Veep, Ep 2.02: “Signals” sees several characters suffer clashes between their personal and professional lives

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Matt Walsh, Julia Louis-Dreyfus
Matt Walsh, Julia Louis-Dreyfus

Veep, Season 2, Episode 2: “Signals”
Written by Simon Blackwell and Armando Iannucci
Directed by Chris Addison
Airs Sundays at 10pm (ET) on HBO

One of the major concerns with Selina Meyer in the first season was how her position affected her personal life. Her inability to even have a fight with her partner without worrying about finding a private place was one of the poignant highlights of the first season, and with Meyer’s pursuit of more responsibility in the second season was bound to clash with her personal responsibilities at some point. This episode addresses that conflict head-on, displaying the inherent difficulties in balancing these two aspects from the perspective of several characters, without compromising the wit that sets this show apart.

It was fascinating to see the show revisit the idea of how Selina’s position has an effect not just on her, but on everyone around her. Watching both Meyer and her staff deal with the fallout from Catherine’s essay, while being hilarious, also drives home the point about how the Vice President’s job is something that doesn’t affect just her. In order to retain her job, not only must Selina police her actions, but so must everyone who can be associated with her. This also interestingly ties in to the reveal that Gary’s girlfriend Dana was responsible for leaking the information about the Veep’s hand signals; while many people can talk to their spouses about their work, this is a luxury not afforded to even someone as relatively inconsequential in the show’s political sphere as Gary. How he chooses to deal with this issue, as well as whether Meyer will have to step in at some point, is something to keep an eye on, as the casting of Jessica St. Clair as Dana is proof that the audience hasn’t seen or heard the last of her yet.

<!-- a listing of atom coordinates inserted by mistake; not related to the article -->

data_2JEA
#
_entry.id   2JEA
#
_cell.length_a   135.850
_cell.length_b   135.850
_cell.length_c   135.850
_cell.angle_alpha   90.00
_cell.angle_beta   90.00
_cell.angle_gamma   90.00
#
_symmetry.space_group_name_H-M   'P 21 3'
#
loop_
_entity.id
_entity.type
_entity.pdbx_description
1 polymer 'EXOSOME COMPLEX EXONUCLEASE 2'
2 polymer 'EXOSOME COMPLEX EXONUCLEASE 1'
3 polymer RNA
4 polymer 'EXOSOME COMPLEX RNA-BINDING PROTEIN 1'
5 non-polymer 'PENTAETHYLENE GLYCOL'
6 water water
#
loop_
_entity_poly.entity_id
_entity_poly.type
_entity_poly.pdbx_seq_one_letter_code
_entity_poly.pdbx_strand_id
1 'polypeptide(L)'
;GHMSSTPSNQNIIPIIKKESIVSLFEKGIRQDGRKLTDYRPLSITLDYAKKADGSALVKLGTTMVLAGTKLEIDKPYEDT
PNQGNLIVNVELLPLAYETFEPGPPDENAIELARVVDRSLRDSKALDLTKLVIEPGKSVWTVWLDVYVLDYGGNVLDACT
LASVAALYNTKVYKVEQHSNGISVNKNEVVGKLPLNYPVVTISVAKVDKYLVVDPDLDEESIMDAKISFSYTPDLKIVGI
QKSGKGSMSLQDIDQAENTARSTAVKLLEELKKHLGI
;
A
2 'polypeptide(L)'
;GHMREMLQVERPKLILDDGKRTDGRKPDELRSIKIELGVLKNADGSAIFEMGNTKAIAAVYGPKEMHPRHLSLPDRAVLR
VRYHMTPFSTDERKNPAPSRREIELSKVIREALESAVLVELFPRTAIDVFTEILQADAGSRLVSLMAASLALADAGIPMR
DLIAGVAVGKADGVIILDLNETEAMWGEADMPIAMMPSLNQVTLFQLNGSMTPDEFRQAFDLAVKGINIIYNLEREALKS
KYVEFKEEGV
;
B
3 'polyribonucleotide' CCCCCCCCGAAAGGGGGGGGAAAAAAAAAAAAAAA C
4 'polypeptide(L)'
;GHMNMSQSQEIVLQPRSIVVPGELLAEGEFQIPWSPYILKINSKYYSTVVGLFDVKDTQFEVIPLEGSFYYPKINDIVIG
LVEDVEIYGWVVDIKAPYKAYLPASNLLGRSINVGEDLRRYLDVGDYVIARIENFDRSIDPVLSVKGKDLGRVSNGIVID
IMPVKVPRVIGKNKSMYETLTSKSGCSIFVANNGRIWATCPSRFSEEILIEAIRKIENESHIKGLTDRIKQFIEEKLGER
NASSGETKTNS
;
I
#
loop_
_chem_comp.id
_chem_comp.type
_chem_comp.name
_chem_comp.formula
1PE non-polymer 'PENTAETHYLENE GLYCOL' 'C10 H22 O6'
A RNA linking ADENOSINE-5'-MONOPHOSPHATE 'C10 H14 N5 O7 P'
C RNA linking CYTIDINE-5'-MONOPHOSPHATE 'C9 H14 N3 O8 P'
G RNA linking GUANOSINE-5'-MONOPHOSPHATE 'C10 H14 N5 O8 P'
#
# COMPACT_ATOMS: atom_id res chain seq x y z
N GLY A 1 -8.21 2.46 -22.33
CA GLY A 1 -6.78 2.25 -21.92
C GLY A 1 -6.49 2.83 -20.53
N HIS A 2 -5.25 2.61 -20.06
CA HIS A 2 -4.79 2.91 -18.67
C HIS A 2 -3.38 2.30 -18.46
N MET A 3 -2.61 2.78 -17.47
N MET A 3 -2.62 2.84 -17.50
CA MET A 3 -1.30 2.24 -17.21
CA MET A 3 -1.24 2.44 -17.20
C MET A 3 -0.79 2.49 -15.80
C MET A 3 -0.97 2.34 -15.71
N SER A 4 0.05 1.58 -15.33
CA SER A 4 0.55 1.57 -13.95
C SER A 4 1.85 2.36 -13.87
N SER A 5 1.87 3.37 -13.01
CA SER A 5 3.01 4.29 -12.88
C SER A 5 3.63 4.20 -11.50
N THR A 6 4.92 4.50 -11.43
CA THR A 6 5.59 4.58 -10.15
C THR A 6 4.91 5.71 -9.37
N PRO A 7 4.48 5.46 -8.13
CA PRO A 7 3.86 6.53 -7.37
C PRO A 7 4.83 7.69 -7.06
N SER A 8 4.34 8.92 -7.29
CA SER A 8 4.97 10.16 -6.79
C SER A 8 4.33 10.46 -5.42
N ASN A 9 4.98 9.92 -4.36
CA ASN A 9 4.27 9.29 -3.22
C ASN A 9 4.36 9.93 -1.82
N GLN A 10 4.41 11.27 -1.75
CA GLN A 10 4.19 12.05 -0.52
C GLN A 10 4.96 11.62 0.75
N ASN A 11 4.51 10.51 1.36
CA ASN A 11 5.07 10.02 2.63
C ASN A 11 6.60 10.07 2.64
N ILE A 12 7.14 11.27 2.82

Anna Chlumsky, Julia Louis-Dreyfus
Anna Chlumsky, Julia Louis-Dreyfus

The intersection of personal and professional lives among the rest of the staff was also an interesting aspect of the episode. Watching both Mike and Amy struggle with trying to balance their personal problems with their professional duties was a compelling juxtaposition. The illness of Amy’s father, and the financial woes of Mike are both problems that are here to stay, and how the two keep these issues from infringing, particularly as Meyer has proven, in this episode and in prior ones, that she is not overly concerned with the issues her staff faces, particularly when it gets in the way of finishing work that she wants done.

Overall, this was another great episode of the show. The image of Jonah trying to hide the pig while Selina spoke about the Israel-Palestine conflict got funnier the longer it went on. It was good to see that the election loss hasn’t prevented Congressman Furlong and his underling from making a return appearance, and hopefully this is not the last the audience has seen of him. Sue continues to be the best kept secret of the show, making the most of her brief appearances, and Gary Cole has seamlessly integrated into the show as Kent. How Selina deals with Kent’s increasing saddling of her office with meaningless but time-consuming assignments, and how Dana factors into the rest of the season are both storylines worth tuning in for next week.

– Deepayan Sengupta

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